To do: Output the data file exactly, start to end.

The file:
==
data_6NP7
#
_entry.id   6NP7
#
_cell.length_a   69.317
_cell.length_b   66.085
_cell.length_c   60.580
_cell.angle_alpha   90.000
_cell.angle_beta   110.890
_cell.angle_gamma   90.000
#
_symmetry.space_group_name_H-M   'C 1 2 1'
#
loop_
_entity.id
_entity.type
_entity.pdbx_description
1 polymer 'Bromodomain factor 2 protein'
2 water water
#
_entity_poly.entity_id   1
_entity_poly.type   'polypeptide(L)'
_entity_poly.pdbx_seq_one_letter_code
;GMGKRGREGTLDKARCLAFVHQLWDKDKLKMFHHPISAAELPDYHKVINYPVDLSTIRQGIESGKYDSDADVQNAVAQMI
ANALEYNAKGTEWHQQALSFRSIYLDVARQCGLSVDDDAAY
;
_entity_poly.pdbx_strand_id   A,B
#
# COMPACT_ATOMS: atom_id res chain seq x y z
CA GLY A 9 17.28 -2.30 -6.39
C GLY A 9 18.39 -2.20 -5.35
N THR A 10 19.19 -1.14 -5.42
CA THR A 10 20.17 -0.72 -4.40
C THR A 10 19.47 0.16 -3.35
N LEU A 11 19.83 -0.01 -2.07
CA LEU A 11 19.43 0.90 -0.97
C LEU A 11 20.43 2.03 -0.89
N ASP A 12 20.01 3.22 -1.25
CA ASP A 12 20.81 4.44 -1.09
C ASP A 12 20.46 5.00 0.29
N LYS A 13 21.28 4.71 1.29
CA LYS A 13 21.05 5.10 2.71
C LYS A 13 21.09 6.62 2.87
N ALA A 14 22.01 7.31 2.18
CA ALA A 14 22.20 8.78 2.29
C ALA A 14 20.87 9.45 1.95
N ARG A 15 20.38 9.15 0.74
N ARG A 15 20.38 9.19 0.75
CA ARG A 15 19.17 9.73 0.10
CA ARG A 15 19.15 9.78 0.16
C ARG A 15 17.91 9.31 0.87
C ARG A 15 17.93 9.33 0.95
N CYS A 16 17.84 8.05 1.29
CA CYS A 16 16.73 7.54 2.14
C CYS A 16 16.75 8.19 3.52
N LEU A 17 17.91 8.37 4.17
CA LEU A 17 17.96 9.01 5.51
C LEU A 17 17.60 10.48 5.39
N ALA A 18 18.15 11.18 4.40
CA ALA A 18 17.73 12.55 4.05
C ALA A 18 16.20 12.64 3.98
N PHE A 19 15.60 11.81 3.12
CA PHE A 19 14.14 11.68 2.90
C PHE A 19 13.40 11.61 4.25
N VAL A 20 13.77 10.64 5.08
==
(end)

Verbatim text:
data_6NP7
#
_entry.id   6NP7
#
_cell.length_a   69.317
_cell.length_b   66.085
_cell.length_c   60.580
_cell.angle_alpha   90.000
_cell.angle_beta   110.890
_cell.angle_gamma   90.000
#
_symmetry.space_group_name_H-M   'C 1 2 1'
#
loop_
_entity.id
_entity.type
_entity.pdbx_description
1 polymer 'Bromodomain factor 2 protein'
2 water water
#
_entity_poly.entity_id   1
_entity_poly.type   'polypeptide(L)'
_entity_poly.pdbx_seq_one_letter_code
;GMGKRGREGTLDKARCLAFVHQLWDKDKLKMFHHPISAAELPDYHKVINYPVDLSTIRQGIESGKYDSDADVQNAVAQMI
ANALEYNAKGTEWHQQALSFRSIYLDVARQCGLSVDDDAAY
;
_entity_poly.pdbx_strand_id   A,B
#
# COMPACT_ATOMS: atom_id res chain seq x y z
CA GLY A 9 17.28 -2.30 -6.39
C GLY A 9 18.39 -2.20 -5.35
N THR A 10 19.19 -1.14 -5.42
CA THR A 10 20.17 -0.72 -4.40
C THR A 10 19.47 0.16 -3.35
N LEU A 11 19.83 -0.01 -2.07
CA LEU A 11 19.43 0.90 -0.97
C LEU A 11 20.43 2.03 -0.89
N ASP A 12 20.01 3.22 -1.25
CA ASP A 12 20.81 4.44 -1.09
C ASP A 12 20.46 5.00 0.29
N LYS A 13 21.28 4.71 1.29
CA LYS A 13 21.05 5.10 2.71
C LYS A 13 21.09 6.62 2.87
N ALA A 14 22.01 7.31 2.18
CA ALA A 14 22.20 8.78 2.29
C ALA A 14 20.87 9.45 1.95
N ARG A 15 20.38 9.15 0.74
N ARG A 15 20.38 9.19 0.75
CA ARG A 15 19.17 9.73 0.10
CA ARG A 15 19.15 9.78 0.16
C ARG A 15 17.91 9.31 0.87
C ARG A 15 17.93 9.33 0.95
N CYS A 16 17.84 8.05 1.29
CA CYS A 16 16.73 7.54 2.14
C CYS A 16 16.75 8.19 3.52
N LEU A 17 17.91 8.37 4.17
CA LEU A 17 17.96 9.01 5.51
C LEU A 17 17.60 10.48 5.39
N ALA A 18 18.15 11.18 4.40
CA ALA A 18 17.73 12.55 4.05
C ALA A 18 16.20 12.64 3.98
N PHE A 19 15.60 11.81 3.12
CA PHE A 19 14.14 11.68 2.90
C PHE A 19 13.40 11.61 4.25
N VAL A 20 13.77 10.64 5.08